The Eagles decided to follow the growing NFL trend and move camp to their in-season facility at the NovaCare Complex in 2013 under rookie coach Chip Kelly. Music blared from loudspeakers as players sprinted from exercise to exercise while athletic trainers supervised sleep studies and documented sweating patterns.

Here are a few more memories from training camps, including one that just made me shed a tear.

*Big Dog – One of the first players I interviewed during my first Eagles training camp in 1993 was new goaltender Erik McMillan. McMillan, who had been the AFC Rookie Defensive Player of the Year, joined the Eagles after a five-year stint with the New York Jets. I asked him what his expectations were for the coming season and he replied, “I want to be a big dog. I wasn’t sure what he meant until I realized I was wearing a “Big Dog” baseball cap. He was, however, more Chihuahua than Saint Bernard. McMillan only lasted six games before being cut.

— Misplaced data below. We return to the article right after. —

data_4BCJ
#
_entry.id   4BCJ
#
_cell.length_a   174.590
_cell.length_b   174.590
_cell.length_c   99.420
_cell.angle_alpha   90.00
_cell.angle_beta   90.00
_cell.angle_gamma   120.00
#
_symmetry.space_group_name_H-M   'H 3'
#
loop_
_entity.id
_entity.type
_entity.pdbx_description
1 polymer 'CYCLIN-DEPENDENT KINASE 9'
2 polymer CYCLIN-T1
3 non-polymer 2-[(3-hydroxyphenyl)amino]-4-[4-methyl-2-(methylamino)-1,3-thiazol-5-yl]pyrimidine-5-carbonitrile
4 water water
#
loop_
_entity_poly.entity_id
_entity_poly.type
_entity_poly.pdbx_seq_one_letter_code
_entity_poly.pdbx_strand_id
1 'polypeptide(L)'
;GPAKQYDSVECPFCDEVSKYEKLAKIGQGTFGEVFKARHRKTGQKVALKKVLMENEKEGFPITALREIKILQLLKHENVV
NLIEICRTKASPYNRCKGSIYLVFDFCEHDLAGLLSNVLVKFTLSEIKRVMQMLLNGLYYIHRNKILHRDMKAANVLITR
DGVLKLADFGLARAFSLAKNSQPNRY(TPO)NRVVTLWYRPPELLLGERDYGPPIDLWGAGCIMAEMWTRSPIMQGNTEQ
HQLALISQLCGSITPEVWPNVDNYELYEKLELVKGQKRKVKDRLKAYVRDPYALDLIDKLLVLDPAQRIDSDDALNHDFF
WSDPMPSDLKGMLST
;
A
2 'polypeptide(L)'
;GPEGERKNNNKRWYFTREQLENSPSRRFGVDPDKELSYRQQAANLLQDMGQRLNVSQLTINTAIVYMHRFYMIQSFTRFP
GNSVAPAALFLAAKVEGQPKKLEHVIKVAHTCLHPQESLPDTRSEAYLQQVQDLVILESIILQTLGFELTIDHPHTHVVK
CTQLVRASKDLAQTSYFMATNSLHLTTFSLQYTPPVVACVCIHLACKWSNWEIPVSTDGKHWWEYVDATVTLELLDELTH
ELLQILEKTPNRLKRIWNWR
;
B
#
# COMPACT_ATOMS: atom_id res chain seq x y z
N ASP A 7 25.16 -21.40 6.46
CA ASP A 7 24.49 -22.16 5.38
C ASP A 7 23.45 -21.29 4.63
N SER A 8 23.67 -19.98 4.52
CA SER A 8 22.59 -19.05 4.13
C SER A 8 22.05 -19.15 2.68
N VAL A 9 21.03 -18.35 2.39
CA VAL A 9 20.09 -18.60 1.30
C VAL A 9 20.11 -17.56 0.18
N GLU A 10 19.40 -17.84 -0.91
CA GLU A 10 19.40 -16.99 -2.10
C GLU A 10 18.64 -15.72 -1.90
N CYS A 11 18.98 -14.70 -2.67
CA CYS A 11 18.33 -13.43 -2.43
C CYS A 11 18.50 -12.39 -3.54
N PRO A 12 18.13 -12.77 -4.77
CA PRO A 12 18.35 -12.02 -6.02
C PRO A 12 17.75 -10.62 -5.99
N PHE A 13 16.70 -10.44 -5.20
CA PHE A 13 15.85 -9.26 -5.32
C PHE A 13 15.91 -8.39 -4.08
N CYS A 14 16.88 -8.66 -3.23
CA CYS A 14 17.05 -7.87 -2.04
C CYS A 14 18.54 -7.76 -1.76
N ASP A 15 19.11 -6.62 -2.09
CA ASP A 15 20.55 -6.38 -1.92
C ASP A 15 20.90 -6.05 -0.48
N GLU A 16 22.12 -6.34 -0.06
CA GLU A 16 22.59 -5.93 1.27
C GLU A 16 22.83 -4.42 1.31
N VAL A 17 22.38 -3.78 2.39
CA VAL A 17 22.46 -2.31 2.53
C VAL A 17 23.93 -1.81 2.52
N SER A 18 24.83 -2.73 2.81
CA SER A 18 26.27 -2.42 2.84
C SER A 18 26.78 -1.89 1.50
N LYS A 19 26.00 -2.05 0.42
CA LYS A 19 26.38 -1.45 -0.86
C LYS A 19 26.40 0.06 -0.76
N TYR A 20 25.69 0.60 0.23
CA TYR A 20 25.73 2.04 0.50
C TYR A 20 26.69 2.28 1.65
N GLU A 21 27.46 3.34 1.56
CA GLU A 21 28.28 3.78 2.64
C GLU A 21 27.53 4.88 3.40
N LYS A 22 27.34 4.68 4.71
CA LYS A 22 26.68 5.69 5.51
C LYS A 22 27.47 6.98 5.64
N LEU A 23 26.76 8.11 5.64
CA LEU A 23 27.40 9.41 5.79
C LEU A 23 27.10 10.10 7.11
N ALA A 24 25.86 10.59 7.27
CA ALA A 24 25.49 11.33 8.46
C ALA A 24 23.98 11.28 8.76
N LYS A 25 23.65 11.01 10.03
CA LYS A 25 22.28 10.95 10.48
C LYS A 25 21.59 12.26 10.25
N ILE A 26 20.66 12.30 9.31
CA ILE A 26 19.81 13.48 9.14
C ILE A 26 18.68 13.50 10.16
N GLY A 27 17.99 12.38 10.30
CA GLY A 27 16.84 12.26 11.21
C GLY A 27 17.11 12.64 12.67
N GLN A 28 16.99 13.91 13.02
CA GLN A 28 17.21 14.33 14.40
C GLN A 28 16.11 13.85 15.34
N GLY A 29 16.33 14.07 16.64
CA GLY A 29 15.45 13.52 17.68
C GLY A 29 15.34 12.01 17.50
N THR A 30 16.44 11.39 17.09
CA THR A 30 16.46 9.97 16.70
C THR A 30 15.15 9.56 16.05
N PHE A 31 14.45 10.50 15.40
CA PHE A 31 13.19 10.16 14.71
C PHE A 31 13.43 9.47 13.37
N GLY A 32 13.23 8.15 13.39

* Still going all out – New owner Jeffrey Lurie fired Rich Kotite after losing the final seven games of the 1994 season and replaced him with Ray Rhodes, a former 49ers defensive coordinator. Their biggest offseason acquisition was running back Ricky Watters, who followed Rhodes from San Francisco. Watters arrived in West Chester and spoke of his popularity in his hometown of Harrisburg, Pennsylvania.
“People always come up to me and ask for my autograph and stuff,” Watters said. “I’m getting mutilated at the mall.”